1 P.E.A.C.E. Parent Education and Co-parenting Effectively A Guide to Mediation for Custody and Visitation
2 COMMON GROUND YOU BOTH ARE THE EXPERTS WHERE YOUR CHILDREN ARE CONCERNED AND YOU BOTH LOVE YOUR CHILDREN EXPECT SUCCESS
3 THE PURPOSE OF THE CLASS To teach parents how to help children deal with the impact of the separation/divorce. To give parents communication skills to help them effectively co-parent. Help parents understand the mediation process. Review important legal terms. This class is sponsored by the Superior Court and mandated by law.
4 Reactions to Separation. Stages of Grief for Parents and Children: Denial Believing nothing has changed. Anger Ongoing conflict and blame. Anger at parents for changing the family Bargaining I ll do whatever you want if you ll just come back I will be good and do my homework if you come back Depression Sadness and feelings of hopelessness Withdrawal, anger or physical symptoms Acceptance Acceptance of the new reorganized family 4
5 Listen to the Children Remember to listen to children about separation and divorce. Assure your children that you will listen to them when they express their feelings.
6 Talking to children about Separation/Divorce If you can manage a joint announcement tell the children together. If not, the explanation should be similar so children will not be confused. Parents should avoid any blaming, regardless of circumstances. Tell the children what will change and what will not. Use an age appropriate and simple explanation. Reassure the children that they are not responsible for the divorce/separation, and that you both love them very much. Reassure your children that you will all be ok.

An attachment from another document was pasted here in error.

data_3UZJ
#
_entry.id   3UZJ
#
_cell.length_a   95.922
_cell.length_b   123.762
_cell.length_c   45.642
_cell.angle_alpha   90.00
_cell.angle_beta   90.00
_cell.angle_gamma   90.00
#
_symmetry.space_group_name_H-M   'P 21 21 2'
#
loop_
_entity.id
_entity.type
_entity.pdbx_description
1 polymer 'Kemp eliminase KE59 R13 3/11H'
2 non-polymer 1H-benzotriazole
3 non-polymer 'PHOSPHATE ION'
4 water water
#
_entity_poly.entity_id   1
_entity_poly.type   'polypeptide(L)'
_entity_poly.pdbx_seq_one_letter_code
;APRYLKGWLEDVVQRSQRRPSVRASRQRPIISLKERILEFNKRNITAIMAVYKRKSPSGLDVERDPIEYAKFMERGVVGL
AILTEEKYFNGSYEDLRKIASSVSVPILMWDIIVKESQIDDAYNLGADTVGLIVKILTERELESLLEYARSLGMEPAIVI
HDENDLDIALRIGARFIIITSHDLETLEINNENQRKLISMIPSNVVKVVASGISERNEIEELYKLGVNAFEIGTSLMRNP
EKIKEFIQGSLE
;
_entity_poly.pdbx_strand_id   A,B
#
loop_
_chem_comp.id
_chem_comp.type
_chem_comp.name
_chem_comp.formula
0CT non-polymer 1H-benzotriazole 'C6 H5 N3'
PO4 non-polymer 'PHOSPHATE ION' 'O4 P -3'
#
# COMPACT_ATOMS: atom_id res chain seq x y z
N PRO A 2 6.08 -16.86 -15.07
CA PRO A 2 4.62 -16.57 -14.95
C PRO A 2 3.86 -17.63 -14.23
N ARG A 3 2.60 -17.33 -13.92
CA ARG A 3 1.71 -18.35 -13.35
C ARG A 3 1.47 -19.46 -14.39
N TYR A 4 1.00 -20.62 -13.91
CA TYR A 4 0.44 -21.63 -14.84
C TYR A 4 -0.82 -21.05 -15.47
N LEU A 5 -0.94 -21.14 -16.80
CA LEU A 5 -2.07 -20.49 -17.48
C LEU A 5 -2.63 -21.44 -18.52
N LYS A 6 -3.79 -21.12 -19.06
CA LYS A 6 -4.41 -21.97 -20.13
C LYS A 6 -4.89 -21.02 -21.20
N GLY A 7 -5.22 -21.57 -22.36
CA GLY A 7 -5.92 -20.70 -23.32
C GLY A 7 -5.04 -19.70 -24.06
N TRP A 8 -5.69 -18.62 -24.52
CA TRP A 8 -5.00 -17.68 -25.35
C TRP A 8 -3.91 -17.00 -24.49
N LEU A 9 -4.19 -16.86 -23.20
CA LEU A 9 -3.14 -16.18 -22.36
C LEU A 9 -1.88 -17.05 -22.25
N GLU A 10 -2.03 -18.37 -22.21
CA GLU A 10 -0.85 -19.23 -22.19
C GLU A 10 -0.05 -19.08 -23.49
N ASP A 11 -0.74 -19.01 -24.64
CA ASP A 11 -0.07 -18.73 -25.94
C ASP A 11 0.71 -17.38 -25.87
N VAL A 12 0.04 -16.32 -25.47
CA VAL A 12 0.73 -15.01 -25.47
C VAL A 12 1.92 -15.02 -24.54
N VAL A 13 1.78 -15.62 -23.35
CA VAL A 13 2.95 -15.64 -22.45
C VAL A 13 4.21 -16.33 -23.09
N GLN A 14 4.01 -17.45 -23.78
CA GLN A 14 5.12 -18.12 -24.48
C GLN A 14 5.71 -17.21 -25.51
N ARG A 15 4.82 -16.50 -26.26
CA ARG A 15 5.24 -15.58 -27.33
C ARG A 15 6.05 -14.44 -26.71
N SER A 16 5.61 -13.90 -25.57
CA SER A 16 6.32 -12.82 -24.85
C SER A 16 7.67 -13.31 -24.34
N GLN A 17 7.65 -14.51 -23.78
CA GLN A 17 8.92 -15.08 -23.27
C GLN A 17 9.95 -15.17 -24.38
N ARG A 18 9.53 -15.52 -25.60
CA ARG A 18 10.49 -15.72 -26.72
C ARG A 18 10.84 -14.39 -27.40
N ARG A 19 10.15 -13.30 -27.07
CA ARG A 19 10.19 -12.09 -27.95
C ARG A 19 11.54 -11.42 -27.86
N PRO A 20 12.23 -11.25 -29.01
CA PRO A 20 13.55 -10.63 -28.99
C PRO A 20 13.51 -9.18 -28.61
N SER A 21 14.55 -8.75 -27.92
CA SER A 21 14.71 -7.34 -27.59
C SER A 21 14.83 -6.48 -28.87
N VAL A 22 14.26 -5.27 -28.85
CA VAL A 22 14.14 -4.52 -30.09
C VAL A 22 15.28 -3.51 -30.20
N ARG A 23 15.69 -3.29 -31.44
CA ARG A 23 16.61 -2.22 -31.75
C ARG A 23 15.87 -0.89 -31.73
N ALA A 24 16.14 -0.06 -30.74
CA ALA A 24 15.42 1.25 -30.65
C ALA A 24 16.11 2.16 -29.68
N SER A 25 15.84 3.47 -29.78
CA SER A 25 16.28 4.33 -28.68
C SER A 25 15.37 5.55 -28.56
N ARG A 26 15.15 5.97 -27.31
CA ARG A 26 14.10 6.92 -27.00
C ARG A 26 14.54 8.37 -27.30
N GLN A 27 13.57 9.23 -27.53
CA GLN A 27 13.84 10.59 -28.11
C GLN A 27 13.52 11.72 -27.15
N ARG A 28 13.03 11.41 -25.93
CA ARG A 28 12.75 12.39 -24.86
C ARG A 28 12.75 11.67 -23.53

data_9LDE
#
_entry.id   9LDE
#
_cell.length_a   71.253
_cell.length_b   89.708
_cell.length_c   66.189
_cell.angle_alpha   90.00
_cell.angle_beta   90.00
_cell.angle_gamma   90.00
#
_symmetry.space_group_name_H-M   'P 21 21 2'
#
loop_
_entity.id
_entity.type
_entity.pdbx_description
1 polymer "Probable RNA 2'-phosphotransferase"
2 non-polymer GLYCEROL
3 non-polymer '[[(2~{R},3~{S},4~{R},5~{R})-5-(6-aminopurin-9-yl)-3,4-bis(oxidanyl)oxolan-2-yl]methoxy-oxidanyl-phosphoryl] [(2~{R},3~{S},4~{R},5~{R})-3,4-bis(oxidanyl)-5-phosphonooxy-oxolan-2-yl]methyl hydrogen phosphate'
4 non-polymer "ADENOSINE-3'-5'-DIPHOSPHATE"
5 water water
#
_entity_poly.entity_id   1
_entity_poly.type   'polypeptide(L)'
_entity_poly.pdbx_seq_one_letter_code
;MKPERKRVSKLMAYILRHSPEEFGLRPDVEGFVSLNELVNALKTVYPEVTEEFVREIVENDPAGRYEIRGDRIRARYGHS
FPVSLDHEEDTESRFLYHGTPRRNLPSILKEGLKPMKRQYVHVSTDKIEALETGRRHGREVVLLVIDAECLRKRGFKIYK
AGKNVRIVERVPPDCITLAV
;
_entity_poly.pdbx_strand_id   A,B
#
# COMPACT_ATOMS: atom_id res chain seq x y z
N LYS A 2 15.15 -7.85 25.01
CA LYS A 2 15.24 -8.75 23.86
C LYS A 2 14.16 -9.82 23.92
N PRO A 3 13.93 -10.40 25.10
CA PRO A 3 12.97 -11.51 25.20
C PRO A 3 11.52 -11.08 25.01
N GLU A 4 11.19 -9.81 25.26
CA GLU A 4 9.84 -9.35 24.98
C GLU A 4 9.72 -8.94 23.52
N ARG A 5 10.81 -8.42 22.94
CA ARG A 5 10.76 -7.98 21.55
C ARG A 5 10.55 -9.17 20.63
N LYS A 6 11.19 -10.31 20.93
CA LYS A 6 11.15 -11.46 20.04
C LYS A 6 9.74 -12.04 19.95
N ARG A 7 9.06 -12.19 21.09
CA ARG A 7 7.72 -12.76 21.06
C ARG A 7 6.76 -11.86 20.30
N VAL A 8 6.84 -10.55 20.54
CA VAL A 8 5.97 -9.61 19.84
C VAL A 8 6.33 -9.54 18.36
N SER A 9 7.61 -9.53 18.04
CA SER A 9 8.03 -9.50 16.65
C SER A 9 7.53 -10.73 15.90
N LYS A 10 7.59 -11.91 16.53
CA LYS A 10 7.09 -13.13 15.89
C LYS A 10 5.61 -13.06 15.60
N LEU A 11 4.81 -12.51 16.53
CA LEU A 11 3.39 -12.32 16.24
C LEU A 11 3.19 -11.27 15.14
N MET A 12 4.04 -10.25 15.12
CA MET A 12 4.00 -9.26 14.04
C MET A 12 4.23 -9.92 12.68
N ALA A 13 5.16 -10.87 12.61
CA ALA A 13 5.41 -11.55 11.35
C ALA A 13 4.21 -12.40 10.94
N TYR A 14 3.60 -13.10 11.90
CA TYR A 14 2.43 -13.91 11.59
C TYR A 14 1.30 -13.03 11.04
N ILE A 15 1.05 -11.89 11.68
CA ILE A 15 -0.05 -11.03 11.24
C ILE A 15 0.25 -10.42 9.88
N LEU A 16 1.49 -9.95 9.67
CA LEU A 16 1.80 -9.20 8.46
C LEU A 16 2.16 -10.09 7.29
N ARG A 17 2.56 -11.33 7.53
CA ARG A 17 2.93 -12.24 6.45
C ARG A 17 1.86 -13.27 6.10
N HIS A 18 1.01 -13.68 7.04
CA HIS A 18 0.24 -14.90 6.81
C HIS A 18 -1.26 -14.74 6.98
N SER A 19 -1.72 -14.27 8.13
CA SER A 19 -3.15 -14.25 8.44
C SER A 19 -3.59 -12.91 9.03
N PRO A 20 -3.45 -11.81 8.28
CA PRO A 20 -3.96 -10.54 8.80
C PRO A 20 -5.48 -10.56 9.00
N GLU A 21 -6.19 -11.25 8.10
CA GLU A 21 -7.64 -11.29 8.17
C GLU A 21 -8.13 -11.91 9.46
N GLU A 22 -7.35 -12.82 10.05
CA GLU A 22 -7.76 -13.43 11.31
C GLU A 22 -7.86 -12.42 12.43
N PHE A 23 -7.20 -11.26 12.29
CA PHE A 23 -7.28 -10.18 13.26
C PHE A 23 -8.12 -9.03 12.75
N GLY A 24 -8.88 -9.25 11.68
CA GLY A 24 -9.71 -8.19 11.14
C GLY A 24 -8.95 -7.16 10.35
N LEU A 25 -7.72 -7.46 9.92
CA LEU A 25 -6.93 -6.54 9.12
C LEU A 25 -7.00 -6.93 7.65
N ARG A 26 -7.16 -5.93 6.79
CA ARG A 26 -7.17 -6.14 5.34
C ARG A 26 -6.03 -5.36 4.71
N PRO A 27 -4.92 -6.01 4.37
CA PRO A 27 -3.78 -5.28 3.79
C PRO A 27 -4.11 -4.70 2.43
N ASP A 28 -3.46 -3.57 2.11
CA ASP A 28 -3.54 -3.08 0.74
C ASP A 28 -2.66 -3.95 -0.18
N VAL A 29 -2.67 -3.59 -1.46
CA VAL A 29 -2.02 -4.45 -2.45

7 CHILDREN S FEARS ABOUT SEPARATION/DIVORCE Where they are going to live and will their basic needs be met. Whether they will be able to attend the same school and have the same friends. Having to choose which parent to live with and whether they will be separated from siblings. Losing contact with extended family members. Wondering whether one or both parents will stop loving them. Wondering if neither parent will want them.
8 THE DO S Do support your children and tell them you love them everyday. Do reassure the children that you will be all right. Do help your children identify their feelings. Do give your children permission to love and spend time with the other parent without feeling disloyal to you.
9 MORE DO S Do keep your promises and be on time. Do respect your children s right to privacy with the other parent. Do be respectful of the other parent in front of the children. Do keep exchange times peaceful and neutral. Do share information about the children with the other parent.
10 THE DON TS Don t make negative comments about the other parent, nor allow others to do so. Don t use exchange times to deal with problems. Don t talk to the children about adult issues such as: custody, visitation or child support. Don t ask the children to carry messages between you. 10
11 MORE DON TS Don t interrogate the children when they come to you from the other parent. Don t negatively compare your children to the other parent. Don t expect your children to be your emotional support person. Don t single out some children and leave others out. 11
12 EXCHANGES/ TRANSITIONS Exchanges are often difficult for children, some stress is unavoidable. A child may resist leaving or returning to each parent. There is both happiness and sadness for the children in every transition. 12
13 EXCHANGES/ TRANSITIONS Don t cling to the child, make goodbyes warm and brief. At least 30 minutes before the transition, have the child involved in a quiet activity. Make sure the activity is ended prior to pick up time. Keeping transitions easy is in your children s best interest. Remember, the children will take their cues from you.